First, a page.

Richard Amsel


When the film premiered in 1973 at a weekend retrospective of Chandler movies in Tarrytown, New York, it was not well received. Altman was present for a Q&A and sensed a hostile response to the film. It opened to lackluster reviews and disappointing grosses in L.A. (where it played Grauman’s Chinese), Chicago, Philadelphia and Miami and was promptly pulled from distribution before its New York opening. The rumors were that it was going to be re-edited, if not shelved, but instead United Artists analyzed the reception the film had received and decided that the fault lay with the misleading ad campaign for the film that made it look like a straightforward detective story. So the studio spent $40,000 on a new campaign designed by Mad magazine artist Jack Davis.

The film was finally released in New York six months after the original opening and got a new lease of life, ending up on the New York Times’ Ten Best list.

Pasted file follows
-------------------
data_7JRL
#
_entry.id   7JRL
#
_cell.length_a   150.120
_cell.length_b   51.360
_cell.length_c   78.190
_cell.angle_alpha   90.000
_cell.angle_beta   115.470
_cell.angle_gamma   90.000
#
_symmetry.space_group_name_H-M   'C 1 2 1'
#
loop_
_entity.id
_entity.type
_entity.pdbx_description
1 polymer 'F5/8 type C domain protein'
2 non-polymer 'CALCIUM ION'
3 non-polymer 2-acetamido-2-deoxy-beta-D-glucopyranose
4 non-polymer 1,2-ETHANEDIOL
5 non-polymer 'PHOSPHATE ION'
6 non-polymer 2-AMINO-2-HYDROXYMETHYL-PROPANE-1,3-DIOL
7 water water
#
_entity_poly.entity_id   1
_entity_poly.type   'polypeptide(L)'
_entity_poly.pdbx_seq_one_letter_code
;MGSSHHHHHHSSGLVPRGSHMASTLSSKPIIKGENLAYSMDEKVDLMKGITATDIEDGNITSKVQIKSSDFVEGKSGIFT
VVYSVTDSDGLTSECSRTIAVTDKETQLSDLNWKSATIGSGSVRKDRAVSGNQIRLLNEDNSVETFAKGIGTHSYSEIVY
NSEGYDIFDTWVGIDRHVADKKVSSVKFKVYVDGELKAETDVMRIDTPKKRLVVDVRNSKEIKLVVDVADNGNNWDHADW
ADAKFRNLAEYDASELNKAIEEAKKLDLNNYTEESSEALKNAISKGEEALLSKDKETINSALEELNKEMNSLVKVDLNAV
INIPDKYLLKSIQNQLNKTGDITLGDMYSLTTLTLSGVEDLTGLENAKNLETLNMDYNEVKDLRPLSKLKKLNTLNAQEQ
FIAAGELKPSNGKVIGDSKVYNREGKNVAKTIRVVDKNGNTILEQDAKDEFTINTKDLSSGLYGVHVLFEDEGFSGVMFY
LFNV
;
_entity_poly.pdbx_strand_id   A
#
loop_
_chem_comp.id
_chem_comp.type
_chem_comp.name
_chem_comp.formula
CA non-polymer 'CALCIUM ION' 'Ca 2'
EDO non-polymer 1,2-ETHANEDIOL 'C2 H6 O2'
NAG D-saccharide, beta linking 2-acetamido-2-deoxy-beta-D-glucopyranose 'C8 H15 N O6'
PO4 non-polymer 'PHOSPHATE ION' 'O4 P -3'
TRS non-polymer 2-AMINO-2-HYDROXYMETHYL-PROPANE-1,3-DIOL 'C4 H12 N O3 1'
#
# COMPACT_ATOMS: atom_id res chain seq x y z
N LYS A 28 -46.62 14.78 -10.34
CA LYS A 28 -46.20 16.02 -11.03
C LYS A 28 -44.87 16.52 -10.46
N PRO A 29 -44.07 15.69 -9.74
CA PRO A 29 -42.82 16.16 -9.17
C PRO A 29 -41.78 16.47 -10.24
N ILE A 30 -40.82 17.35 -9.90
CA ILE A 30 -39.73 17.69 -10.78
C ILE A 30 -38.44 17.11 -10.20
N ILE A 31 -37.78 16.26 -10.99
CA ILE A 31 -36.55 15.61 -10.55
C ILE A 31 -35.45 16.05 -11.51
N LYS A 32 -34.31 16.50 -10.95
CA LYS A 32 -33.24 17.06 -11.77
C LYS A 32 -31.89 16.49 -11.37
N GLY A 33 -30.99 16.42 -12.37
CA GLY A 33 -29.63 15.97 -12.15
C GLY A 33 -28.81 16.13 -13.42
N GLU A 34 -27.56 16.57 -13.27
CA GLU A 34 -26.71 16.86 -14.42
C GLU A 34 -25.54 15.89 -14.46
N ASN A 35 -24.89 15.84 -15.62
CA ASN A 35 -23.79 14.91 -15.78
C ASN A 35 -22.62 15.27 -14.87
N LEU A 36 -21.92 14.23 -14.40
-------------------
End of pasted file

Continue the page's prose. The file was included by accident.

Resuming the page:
I have a quick idea for a great murder mystery dinner theater. You stage the classic Murder on the Orient Express in an old time theater with tables and chairs. You feed everyone an elaborate seven course meal with champagne and drinks. After everyone has finished their sorbet and is enjoying a cognac, the mustachioed detective starts his big speech in the end where he reveals what has truly happened all along, then you just blow up the entire planet - mystery solved.